HAPPY VALLEY WATERWORKS. [Newspaper Article] — Chronicle — 9 November 1895
SAPPY VALLEY WATERWORKS. Two carters from the Happy Valley water works, having a complaint to make about in sufficient pay, were sent by the Commissioner of Public Works to the Engineer-in-Cbief on Friday week That officer informed them that as they had made a statement in writine to the resident engineer that statement would be most carefully considered and an answer would be forwarded to them in a few days. The nature of that request is understood to'be that in view of the increased cost of horse feed the men should have an increase in wages. Several teamsters called at The Advertiser Office in the afternoon and questioned the statement of the Commissioner of Public Works that the men engaged with their teams at the Happy Valley works were making the satisfactory wages ne alleges that they are. They said the average earnings «f a two-horse team were Us. 6d. per day, and for a three horse team 13s. 6d. Against this it costs them 8 bass of chaff at Is. 4d. per bag, 5 bushels of bran...
PASTEURISING MILK. [Newspaper Article] — Chronicle — 9 November 1895
PASTEURISING MILK. The following directions for performing this operation at homo are issued by the Wisconsin Experiment Station, U.S.A. : — 1. Use only fresh milk (not more than 12 hours old) for this purpose. 2. Place milk in cleanbottles or fruit cans, fill ing to a uniform level. (If pint and quart cans are used at the same time an inverted dish or piece of wood will equalise the level.) Set these in a flat-bottomed tin pail and fill with warm water to the same level as milk. An in verted pie tin punched with holes will serve as a stand on which to place the bottles during the heating process. 3. Heat water in pail until the temperature reaches 160 deg. Fahr., then remove from source of direct heat, cover with a cloth or tin cover, and allow the whole to stand for half an hour. 4. Eemove bottles of milir and cool them as rapidly as possible without danger to bottles, and store in a refrigerator. There are several devices that have been suggested for this purpose, but this simple...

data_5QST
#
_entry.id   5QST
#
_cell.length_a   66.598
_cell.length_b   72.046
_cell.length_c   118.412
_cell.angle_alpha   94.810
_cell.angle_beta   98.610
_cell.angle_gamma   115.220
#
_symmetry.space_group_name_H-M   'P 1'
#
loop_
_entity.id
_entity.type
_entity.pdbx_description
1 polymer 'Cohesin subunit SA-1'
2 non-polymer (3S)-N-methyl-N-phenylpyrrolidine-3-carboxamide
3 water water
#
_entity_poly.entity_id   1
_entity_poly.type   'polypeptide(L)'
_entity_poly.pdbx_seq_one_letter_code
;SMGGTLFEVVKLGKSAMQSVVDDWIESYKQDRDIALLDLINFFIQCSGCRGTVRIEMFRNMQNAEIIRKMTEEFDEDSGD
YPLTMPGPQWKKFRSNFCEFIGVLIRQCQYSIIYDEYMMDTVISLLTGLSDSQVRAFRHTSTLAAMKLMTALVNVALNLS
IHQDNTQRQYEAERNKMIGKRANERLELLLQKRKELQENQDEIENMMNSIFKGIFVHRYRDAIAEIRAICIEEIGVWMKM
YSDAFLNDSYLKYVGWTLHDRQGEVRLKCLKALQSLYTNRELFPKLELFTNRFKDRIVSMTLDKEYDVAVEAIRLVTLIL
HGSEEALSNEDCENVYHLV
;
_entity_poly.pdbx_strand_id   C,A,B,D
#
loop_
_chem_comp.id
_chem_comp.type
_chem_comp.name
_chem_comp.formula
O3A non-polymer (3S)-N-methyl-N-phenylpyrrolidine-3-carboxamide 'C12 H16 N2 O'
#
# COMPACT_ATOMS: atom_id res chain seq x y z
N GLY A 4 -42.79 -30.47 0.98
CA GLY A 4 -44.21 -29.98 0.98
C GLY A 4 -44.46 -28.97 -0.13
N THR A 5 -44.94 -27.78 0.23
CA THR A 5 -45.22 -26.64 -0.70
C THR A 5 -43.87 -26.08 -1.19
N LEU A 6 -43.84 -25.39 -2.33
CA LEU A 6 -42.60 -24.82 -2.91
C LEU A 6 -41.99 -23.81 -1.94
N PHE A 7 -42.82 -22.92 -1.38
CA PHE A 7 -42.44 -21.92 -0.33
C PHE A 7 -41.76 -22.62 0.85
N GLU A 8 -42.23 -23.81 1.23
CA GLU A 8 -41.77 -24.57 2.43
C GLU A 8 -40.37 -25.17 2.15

EXPERIMENTS WITS ARTIFICIAL MANURES. [Newspaper Article] — Chronicle — 9 November 1895
EXPERIMENTS WITH ARTIFICIAL MANURES. Our illustration shows the results of certain experiments undertaken nt the Hawkesbury Agricultural College, New South Wales, by the principal ^Mr. J. L. Thompson), to test the effect of various manures upon the growth of wheaten nay. No. Manure Used. Yield per Acre, tons, cwt. qr. II). 1. Nitrogen (only) „ „ ..0804 2. Ko manures ? ', .. .... 0 9 16 5. Nitrogen, potash, limo .. .. 0 17 0 0 4. Potash (onl}-) ? 0 17 2 0 6. Phosphoric acid (only) ? 1 6 2 12 C. Nitrogen, phosphoric acid, lime .. 1 13 3 20 No, Manure Used. Yield per Acre, tons. cwt. qr. lb. 7. Potash, phosphoric acid . . . . 1 14 1 24 8. Nitrogen, potash, phosphoric acid 1 15 0 20 0. Potash, phosphoric acid, lime ..2 0 1 12 10. Nitrogen, potash, phosphoric acid, lime .. „ .. „ .. 2 10 0 20 DIAGRAM SHOWING THE BESULTS OF COMPLETE AND INCOMPLETE MANURES ON WHEATEN HAY.
Advertising [Newspaper Article] — Chronicle — 9 November 1895